The nofollow tag is important to those responsible for search engine optimization as it enables them to indicate to search engines not to count links with the nofollow tag as votes in its favor, controlling their reputation along the way.
Using the nofollow can help SEOs and webmasters in general avoid problems with search engines believing they are selling influence or are somehow involved in schemes known widely as generally unacceptable SEO practices. What that means is that the right time to use nofollow is primarily on paid links, but many have found them useful on comments, user-generated content, even embeds all types. Essentially it can be used any time you don't want your site to be seen as endorsing a link to another site (the target site).
Google's Gary Illyes posted a tweet recently confirming that it does make sense to use nofollow, particularly when you're writing about a bad site. Illyes also suggested in the Twitter conversation resulting from the post that the nofollow tag may not be necessary in every instance - calling it "silly" for reputable news publications to use the tag on all their external links.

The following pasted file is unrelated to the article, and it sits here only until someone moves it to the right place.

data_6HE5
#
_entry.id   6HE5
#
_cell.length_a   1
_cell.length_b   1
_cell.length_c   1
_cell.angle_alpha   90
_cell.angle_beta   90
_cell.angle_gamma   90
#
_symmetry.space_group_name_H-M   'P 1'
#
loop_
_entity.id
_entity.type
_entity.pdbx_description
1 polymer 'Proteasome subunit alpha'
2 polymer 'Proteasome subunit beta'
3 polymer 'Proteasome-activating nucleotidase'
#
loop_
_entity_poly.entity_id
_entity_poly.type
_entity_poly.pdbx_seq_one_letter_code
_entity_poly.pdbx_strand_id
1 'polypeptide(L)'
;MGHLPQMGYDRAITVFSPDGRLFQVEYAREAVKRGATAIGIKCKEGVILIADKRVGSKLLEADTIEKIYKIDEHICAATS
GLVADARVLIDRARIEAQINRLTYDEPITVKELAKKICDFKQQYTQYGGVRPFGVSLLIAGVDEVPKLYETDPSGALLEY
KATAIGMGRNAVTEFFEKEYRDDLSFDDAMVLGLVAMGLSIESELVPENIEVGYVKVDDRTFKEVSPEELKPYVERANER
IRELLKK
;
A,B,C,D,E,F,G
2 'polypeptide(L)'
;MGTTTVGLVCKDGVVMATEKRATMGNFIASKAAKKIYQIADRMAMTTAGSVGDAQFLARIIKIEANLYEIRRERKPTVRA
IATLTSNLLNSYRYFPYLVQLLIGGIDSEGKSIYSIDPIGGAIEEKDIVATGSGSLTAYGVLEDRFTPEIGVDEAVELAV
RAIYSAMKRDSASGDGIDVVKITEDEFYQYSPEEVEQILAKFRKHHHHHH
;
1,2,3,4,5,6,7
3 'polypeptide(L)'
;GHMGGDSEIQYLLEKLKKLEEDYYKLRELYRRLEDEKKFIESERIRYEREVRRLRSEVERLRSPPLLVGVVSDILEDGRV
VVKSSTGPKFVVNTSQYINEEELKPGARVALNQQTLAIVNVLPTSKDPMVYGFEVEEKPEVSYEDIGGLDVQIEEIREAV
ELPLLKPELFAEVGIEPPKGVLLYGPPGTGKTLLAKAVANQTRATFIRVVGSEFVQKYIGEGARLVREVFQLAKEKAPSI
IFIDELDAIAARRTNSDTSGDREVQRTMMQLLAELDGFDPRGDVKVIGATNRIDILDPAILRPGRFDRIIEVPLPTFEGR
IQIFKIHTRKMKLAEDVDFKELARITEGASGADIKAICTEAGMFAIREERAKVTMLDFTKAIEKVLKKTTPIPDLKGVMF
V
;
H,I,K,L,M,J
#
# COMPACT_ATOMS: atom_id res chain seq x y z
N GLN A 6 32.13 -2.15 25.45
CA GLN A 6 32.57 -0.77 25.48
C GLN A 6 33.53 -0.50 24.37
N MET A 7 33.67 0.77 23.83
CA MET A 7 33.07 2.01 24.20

While it doesn't make sense to blanket no-follow every link away from your site, feel confident that there is value in doing so selectively because your reputation may be on the line.